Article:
US 3106557 A
Description (OCR text may contain errors)
United States Patent l 3,106,557 Ce Patented Oct. 8, 1963 This invention relates to a novel process for the production of N-phenylpiperazines.
More specifically, this invention deals with the catalytic reaction of diethanolamines with an aromatic amine hydrohalide to yield N-phenylpiperazines.
The above reaction can be illustrated by the following wherein R represents hydrogen or alkyl groups having from 1 to 4 carbon atoms; X represents chlorine, bromine or iodine; and Y individually represents alkyl groups having from 1 to 30 carbon atoms, fluorine, chlorine, bromine, iodine, a nitro group, a phenyl group, and hydrogen and 2 adjacent Ys together with the ring carbon atoms, to which they are bonded represent a benzeno-id nucleus.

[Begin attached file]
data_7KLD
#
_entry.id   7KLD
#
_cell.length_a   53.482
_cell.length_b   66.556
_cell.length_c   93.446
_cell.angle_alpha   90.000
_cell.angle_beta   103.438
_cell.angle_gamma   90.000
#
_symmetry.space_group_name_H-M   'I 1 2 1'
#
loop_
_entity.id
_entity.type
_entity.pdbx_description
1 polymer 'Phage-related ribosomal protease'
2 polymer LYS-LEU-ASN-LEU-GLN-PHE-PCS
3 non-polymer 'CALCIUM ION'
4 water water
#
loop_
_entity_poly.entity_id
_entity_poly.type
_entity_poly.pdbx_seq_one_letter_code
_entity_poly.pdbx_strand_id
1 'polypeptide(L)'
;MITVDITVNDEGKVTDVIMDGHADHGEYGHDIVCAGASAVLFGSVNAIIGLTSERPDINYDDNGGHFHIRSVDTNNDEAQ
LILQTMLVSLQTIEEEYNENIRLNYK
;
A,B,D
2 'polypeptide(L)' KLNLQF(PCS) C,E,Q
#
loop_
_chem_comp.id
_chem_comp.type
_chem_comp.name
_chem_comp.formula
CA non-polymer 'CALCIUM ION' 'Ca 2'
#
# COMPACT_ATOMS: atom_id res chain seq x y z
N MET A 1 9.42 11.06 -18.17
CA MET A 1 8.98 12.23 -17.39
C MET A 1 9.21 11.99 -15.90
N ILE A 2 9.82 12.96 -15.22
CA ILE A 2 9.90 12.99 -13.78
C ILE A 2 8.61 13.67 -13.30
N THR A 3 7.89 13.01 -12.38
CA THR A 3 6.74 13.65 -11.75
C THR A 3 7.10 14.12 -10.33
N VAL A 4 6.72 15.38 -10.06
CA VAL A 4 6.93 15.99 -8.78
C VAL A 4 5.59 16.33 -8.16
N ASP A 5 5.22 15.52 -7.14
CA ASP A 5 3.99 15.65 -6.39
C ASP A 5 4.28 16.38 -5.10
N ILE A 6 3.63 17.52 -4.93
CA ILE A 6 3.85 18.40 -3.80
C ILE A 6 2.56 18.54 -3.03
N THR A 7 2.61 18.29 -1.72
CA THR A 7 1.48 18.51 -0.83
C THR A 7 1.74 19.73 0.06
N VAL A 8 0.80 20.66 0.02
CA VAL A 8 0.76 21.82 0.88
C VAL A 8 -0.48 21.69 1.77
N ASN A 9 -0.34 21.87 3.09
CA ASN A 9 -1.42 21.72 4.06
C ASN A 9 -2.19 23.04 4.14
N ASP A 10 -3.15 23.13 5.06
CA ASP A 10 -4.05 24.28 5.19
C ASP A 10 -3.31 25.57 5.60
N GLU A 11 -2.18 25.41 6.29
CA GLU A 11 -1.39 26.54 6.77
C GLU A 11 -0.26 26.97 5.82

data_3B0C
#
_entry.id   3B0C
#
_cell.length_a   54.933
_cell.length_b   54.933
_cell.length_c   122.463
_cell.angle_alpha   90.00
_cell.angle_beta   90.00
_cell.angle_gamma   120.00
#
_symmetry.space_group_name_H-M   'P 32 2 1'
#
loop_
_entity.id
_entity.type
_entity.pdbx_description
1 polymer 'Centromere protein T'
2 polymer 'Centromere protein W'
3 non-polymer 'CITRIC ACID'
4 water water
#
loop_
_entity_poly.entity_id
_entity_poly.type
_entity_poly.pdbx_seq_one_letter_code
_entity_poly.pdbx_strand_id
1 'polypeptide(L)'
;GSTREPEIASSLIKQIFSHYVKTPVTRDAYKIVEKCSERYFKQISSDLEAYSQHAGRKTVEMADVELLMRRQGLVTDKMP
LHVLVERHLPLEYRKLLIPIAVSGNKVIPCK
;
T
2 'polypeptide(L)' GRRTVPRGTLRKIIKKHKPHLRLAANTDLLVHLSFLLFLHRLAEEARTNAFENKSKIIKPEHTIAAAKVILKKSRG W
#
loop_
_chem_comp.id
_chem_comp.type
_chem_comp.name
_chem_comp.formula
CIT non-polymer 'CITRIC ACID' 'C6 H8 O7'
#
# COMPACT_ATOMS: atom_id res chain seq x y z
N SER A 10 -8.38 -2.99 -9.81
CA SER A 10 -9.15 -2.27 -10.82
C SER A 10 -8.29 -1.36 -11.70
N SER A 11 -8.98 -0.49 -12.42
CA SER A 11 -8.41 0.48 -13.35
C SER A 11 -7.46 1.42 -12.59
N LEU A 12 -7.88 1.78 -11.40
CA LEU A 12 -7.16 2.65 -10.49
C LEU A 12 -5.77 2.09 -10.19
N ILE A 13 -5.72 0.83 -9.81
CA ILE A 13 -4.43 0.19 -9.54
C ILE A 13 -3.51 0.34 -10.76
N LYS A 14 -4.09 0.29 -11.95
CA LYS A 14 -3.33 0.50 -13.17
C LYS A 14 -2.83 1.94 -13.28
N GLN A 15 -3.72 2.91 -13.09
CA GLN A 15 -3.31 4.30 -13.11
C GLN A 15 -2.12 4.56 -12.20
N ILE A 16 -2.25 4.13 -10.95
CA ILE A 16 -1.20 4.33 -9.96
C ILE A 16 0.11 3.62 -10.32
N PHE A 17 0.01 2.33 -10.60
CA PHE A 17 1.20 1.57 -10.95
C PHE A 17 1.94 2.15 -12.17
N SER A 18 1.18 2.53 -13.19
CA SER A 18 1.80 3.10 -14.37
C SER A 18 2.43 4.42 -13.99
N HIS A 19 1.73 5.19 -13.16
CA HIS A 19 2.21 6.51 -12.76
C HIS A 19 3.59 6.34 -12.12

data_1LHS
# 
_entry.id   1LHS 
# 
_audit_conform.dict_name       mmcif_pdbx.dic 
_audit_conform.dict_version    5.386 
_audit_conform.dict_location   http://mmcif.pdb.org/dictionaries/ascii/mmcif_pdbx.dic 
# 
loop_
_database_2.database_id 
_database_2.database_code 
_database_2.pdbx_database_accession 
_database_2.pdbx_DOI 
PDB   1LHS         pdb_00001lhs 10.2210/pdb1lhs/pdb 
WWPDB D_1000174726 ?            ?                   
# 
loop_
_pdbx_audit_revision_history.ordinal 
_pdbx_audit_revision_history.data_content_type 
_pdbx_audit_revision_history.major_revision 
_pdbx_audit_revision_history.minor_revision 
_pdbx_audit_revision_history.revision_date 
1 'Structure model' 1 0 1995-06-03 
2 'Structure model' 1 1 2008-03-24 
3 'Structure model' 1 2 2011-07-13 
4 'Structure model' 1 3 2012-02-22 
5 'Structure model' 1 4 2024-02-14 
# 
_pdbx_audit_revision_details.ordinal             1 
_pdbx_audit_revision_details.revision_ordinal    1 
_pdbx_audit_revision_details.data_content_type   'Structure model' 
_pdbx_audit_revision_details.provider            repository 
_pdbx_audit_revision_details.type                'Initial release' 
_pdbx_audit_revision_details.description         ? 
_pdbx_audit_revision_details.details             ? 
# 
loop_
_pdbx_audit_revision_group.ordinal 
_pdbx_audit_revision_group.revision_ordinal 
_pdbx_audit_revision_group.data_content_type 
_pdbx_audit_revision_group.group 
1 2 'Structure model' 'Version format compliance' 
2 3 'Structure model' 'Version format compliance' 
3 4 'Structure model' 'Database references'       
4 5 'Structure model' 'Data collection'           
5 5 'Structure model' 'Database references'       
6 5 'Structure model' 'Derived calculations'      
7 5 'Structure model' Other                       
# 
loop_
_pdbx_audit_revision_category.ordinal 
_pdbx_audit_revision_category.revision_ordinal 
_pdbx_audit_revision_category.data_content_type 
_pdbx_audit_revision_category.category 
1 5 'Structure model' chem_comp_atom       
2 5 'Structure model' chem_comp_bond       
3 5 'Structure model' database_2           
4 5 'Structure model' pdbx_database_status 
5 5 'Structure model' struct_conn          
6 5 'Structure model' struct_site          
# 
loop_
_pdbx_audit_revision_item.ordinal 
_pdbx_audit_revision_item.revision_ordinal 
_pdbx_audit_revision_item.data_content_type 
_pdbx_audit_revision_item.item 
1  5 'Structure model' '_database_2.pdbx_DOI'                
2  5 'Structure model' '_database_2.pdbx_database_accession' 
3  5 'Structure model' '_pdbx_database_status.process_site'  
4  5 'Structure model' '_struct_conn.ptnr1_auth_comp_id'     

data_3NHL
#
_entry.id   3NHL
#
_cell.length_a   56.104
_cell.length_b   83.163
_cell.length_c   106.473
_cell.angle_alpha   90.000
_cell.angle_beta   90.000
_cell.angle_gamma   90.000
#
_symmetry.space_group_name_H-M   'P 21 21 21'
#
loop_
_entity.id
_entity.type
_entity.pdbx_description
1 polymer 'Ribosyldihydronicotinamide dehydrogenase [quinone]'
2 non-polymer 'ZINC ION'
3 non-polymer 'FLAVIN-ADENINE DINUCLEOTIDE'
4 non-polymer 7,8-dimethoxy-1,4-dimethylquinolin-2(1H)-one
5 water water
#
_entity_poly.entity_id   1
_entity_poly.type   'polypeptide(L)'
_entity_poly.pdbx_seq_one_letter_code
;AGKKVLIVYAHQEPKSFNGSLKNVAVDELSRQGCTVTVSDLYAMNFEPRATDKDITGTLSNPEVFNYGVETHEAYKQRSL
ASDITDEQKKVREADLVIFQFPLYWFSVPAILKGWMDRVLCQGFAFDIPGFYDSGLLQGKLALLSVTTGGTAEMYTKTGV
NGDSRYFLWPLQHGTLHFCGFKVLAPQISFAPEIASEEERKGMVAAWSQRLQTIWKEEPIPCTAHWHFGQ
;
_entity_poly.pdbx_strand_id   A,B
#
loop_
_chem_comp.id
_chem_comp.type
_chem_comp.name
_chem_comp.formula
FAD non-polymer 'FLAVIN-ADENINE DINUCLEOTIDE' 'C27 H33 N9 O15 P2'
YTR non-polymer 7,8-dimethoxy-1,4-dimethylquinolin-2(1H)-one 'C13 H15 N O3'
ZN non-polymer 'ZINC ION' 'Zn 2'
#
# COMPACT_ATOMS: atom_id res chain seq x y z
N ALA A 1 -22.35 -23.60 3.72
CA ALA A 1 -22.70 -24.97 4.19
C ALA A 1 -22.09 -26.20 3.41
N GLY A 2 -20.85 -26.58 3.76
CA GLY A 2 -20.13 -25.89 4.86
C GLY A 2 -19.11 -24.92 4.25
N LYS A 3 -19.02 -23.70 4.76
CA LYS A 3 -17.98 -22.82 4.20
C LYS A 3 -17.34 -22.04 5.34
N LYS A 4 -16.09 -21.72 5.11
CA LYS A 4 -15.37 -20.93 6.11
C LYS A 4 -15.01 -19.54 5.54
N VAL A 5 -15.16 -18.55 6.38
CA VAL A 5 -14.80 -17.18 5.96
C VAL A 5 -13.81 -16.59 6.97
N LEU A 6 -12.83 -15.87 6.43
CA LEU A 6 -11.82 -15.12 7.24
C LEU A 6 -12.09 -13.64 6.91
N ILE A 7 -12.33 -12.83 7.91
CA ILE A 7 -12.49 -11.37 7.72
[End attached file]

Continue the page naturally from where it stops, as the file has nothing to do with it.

As can be seen from the above formula, the aromatic amine hydrohalide can be monocyclic or polycyclic.
Specific aromatic amine hydrohalides include the hydrochloride, hydrobromide and hydroiodide salts of aniline; mono, di, and trifluoroaniline; mono, di, and trichloroaniline; mono, di, and tribromoaniline; mono, di, and triiodoaniline; mono, and dinitroaniline; 0-, m-, and ptoluidine; aand B-naphthylamine; 2-, and 44aminobiphenyl; 2-chl'oro-4-butylaniline; 2-methyl-3-octadecylaniline; Z-amino-7-octyl-naphthalene and the like.
Specific diethanolamine hydrohalides include the hydrochloride, hydrobromide and hydroiodide salts of diethanolamine, N-methyl-diethanolamine, N-ethyldiethanolamine, N-propyl-diethanolamine and N-butyl-diethanolamine.